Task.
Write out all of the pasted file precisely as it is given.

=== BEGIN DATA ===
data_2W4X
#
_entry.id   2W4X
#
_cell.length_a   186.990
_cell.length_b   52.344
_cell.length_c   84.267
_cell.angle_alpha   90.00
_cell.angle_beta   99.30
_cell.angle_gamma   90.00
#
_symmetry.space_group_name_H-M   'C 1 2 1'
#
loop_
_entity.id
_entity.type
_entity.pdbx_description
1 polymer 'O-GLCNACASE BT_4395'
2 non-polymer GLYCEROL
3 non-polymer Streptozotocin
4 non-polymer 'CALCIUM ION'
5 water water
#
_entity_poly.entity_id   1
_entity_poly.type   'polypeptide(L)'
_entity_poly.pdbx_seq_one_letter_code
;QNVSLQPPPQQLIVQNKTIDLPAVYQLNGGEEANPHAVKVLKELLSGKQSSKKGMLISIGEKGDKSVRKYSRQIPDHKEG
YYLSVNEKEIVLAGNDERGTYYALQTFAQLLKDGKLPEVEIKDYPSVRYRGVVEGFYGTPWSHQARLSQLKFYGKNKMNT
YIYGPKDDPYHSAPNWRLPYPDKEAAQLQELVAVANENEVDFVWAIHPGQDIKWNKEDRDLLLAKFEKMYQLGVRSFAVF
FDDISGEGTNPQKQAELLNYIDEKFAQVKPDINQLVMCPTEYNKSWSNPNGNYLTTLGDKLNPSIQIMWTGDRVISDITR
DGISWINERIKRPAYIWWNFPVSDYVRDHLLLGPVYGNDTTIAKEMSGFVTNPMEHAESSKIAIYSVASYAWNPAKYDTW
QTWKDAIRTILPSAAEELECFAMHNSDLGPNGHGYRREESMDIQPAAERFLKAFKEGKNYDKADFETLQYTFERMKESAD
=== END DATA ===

data_2W4X
#
_entry.id   2W4X
#
_cell.length_a   186.990
_cell.length_b   52.344
_cell.length_c   84.267
_cell.angle_alpha   90.00
_cell.angle_beta   99.30
_cell.angle_gamma   90.00
#
_symmetry.space_group_name_H-M   'C 1 2 1'
#
loop_
_entity.id
_entity.type
_entity.pdbx_description
1 polymer 'O-GLCNACASE BT_4395'
2 non-polymer GLYCEROL
3 non-polymer Streptozotocin
4 non-polymer 'CALCIUM ION'
5 water water
#
_entity_poly.entity_id   1
_entity_poly.type   'polypeptide(L)'
_entity_poly.pdbx_seq_one_letter_code
;QNVSLQPPPQQLIVQNKTIDLPAVYQLNGGEEANPHAVKVLKELLSGKQSSKKGMLISIGEKGDKSVRKYSRQIPDHKEG
YYLSVNEKEIVLAGNDERGTYYALQTFAQLLKDGKLPEVEIKDYPSVRYRGVVEGFYGTPWSHQARLSQLKFYGKNKMNT
YIYGPKDDPYHSAPNWRLPYPDKEAAQLQELVAVANENEVDFVWAIHPGQDIKWNKEDRDLLLAKFEKMYQLGVRSFAVF
FDDISGEGTNPQKQAELLNYIDEKFAQVKPDINQLVMCPTEYNKSWSNPNGNYLTTLGDKLNPSIQIMWTGDRVISDITR
DGISWINERIKRPAYIWWNFPVSDYVRDHLLLGPVYGNDTTIAKEMSGFVTNPMEHAESSKIAIYSVASYAWNPAKYDTW
QTWKDAIRTILPSAAEELECFAMHNSDLGPNGHGYRREESMDIQPAAERFLKAFKEGKNYDKADFETLQYTFERMKESAD